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NYC Mayor Needs Analytics In His Corner
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Lorna Garey
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Lorna Garey,
User Rank: Author
3/14/2014 | 10:35:25 AM
Re: Education
I get the attraction of charter schools, but I also get the argument that they syphon funds and cherry pick students with motivated parents from public schools, which cannot pick and choose what students to admit. How is anyone surprised that data shows charter schools do better? They have their choice of students. This skews the data from the beginning. Then to make matters worse, the public school is left with students expected to underperform and fewer funds to deal with that population.

If you want to prove that charters work better, randomly assign students in a blind fashion so that they also must deal with unmotivated families and disciplinary issues. Do that for a few years, then compare the numbers. If charters are still ahead, at that point, there should be wholesale change. But for now, charter vs. public is not an equal playing field.
Alison_Diana
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Alison_Diana,
User Rank: Author
3/14/2014 | 9:24:03 AM
Re: Education
I'm skeptical de Blasio will use analytics or big data because they most likely will disprove his platform, especially regarding education. He appears to be using his position to guarantee jobs for his pals, with little consideration for the boys and girls who are his real "customers." If he looked at the data -- from NYC and other large metropolitan areas -- I am pretty sure he'd see charter schools are successful and that's why so many parents (and students) want to attend them. 

We all may sometimes bemoan this world of metrics and analysis, but there are some definite upsides: when done correctly, analytics removes sentiment from the equation and clearly shows what works and what doesn't. You can then debate how to further improve performance -- whether it's education, police, a publication, or customer service -- but the straight data doesn't lie. 
Charlie Babcock
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Charlie Babcock,
User Rank: Author
3/13/2014 | 1:38:29 PM
Reaction to one disaster sets the stage for the next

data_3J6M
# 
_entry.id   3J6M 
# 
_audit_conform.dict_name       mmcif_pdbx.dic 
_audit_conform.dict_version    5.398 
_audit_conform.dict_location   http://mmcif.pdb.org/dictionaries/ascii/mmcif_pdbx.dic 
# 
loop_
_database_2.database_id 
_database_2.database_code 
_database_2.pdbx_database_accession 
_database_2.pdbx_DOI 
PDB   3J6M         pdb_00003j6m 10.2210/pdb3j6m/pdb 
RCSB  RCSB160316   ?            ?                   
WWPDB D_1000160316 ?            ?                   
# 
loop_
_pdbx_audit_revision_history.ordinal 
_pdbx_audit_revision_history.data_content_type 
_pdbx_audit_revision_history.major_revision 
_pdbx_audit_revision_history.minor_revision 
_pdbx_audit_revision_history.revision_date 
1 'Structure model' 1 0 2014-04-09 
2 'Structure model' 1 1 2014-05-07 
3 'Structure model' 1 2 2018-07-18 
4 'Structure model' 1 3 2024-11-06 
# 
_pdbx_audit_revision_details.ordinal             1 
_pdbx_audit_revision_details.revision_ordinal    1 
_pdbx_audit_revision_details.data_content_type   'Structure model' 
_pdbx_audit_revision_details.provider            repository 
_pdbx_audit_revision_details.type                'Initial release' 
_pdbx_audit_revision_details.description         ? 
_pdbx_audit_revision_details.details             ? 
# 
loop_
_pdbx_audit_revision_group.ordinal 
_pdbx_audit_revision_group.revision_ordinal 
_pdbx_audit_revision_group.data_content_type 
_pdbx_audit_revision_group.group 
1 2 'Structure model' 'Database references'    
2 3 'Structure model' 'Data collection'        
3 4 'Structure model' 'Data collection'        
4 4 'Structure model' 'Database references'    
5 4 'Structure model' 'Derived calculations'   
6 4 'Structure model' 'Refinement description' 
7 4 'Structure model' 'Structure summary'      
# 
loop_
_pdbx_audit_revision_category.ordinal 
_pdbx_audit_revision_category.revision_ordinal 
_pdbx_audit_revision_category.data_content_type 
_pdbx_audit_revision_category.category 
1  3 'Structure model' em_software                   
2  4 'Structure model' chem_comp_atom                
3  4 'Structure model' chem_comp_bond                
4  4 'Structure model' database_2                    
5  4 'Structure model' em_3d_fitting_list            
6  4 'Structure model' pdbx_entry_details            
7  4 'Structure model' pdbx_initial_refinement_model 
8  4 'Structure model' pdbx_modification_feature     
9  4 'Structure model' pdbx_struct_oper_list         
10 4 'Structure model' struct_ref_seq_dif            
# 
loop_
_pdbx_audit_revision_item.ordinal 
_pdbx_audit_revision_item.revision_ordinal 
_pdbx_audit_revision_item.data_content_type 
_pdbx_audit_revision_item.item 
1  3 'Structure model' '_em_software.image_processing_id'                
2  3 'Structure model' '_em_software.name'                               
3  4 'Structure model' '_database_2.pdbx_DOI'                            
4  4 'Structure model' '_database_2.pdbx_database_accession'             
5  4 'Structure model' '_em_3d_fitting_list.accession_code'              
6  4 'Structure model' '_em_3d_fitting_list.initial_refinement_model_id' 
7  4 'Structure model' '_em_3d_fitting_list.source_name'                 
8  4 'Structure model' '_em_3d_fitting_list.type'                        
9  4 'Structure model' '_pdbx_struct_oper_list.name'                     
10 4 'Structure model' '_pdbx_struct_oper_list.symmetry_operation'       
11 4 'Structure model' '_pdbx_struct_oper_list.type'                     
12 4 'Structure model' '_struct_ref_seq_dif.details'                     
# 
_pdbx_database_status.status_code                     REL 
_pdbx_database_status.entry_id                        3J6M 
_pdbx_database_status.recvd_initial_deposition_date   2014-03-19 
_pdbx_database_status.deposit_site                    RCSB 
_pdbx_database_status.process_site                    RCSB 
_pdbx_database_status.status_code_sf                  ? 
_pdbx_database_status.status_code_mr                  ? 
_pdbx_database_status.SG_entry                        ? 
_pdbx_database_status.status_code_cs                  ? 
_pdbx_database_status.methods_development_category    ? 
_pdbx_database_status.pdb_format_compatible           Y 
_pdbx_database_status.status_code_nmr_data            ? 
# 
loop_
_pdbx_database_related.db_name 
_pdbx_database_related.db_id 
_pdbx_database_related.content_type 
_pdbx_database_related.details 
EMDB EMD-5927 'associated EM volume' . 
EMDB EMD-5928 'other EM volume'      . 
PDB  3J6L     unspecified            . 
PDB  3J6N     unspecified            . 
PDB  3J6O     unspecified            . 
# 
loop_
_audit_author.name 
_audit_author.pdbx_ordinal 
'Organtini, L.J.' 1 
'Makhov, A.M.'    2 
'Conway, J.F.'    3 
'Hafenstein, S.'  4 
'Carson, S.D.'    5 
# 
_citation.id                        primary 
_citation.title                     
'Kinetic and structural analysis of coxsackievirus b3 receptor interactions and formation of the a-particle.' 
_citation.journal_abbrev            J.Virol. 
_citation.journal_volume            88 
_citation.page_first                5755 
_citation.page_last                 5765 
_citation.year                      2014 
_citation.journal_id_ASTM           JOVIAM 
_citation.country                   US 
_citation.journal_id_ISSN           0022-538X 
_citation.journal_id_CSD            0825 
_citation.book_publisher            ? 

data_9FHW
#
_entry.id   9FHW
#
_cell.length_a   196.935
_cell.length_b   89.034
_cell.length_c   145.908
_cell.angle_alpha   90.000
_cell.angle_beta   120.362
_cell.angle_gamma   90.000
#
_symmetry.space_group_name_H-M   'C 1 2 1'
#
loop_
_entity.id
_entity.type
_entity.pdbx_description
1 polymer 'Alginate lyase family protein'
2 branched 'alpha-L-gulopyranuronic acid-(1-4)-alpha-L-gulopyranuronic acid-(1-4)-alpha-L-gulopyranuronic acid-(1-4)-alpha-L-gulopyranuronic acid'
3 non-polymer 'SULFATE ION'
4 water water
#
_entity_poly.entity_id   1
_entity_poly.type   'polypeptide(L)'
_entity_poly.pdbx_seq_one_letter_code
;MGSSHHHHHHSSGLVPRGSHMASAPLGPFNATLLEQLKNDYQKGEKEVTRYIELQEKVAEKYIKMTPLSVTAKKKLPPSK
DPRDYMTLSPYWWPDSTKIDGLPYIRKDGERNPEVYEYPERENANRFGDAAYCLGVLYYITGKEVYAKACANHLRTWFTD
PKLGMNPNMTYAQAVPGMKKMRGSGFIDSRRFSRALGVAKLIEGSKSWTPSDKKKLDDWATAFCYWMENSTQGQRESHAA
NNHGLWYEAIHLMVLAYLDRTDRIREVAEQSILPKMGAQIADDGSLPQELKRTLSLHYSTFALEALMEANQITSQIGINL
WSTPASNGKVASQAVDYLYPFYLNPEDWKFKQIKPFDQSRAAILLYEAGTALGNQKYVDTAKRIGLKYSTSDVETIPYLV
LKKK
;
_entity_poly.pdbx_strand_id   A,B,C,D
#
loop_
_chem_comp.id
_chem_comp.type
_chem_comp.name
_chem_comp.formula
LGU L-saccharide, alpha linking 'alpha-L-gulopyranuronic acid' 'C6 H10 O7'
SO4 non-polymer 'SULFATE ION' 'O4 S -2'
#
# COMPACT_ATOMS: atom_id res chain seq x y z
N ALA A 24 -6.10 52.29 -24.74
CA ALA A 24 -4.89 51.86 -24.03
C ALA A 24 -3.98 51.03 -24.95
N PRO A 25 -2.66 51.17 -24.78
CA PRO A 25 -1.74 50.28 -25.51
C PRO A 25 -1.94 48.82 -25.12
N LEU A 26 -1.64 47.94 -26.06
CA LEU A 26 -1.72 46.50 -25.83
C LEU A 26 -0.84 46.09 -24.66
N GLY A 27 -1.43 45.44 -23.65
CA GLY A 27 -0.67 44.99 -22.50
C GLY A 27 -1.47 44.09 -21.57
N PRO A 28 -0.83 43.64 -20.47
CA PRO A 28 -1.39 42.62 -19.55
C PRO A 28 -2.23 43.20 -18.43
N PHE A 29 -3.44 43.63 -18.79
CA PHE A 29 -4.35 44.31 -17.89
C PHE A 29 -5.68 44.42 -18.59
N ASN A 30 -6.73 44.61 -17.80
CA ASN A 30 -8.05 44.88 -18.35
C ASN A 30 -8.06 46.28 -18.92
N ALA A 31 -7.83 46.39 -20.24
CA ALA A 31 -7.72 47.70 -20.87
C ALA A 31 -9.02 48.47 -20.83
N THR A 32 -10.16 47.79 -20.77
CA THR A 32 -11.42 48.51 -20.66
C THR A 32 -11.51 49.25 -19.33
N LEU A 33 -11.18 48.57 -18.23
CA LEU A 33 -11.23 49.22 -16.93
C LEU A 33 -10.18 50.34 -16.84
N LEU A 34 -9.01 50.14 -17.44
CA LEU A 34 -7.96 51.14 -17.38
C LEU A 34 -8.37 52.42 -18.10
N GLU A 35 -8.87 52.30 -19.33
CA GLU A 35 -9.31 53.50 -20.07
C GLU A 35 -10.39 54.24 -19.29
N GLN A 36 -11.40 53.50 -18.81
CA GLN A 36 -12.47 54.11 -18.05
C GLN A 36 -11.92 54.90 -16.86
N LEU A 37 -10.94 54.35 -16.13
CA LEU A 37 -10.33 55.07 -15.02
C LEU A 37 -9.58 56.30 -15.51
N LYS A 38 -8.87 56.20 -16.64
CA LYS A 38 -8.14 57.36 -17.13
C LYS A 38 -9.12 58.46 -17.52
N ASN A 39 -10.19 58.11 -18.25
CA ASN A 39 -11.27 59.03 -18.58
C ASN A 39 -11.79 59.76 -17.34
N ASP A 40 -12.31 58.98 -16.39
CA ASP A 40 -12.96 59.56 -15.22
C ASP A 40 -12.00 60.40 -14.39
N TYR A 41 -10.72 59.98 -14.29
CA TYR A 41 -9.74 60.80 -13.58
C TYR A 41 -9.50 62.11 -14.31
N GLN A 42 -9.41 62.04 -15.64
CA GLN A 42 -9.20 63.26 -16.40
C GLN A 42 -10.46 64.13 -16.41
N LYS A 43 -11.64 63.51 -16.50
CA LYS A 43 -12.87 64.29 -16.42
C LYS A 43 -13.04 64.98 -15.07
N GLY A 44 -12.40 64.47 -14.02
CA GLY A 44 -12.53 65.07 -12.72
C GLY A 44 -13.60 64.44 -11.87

When Hurricane Sandty struck New York, one phenomenon that emerged was how one disaster sets the stage for the next. After the Sept. 11, 2001, attack on the World Trade Center, building owners in New York were ordered to keep a minimum of fuel oil for their backup generators on premises, lest such supplies provide fuel for and spread another 9/11 type incident. So when 75 Broad St. was hit wtih a storm surge during the 2012 hurricane,it lost its basement fuel oil pumping system. It also lost the operative elements of its disaster recovery plan because oil delivery trucks could not get through. Generators on the 18th floor were fine, but would have had to shutdown upon the exhaustion of short term fuel supplies. This is where Pier 1 organized the bucket brigade to carry fuel oil up 17 floors and kept the generators running. Is there some analytics program that can examine what went wrong in the previous disaster and predict how corrective measures may impact the next? It's time to review the fuel oil restrictions in NYC.
D. Henschen
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D. Henschen,
User Rank: Author
3/13/2014 | 12:25:51 PM
Head-in-the-sand move to the old school?
I thought Bloomberg's administration was a model of efficiency and can-do management (and it always recovered from occasional overzealousness). I have to a agree that de Blasio is off to a worrying start, appointing a bunch of holdovers from bygone eras and cow-towing to put-upon interest groups. Coverage this week reveals that NYC-run magnet schools are FAR from representative of the overall population because they rely on bogus, multiple-choice tests. The campaign-donating 1% get their kids into those schools, and then they cluck about the wonderful NYC school system while the rest are ill served.

I can only hope that we're not back to the can't-do bureaucratic nightmare that was the Lindsay/ Beame/Koch/Dinkins era.  
RobPreston
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RobPreston,
User Rank: Author
3/13/2014 | 9:43:07 AM
Education
When it comes to improving education, de Blasio needs to look at two sets of data: the data that shows the city's charter schools outperforming most of its regular public schools in poor areas, and the data showing that parents in poor neighborhoods with bad schools strongly favor having a charter school option. Stop catering to the 1%: the teachers' union desperately trying to protect its underperforming monopoly.


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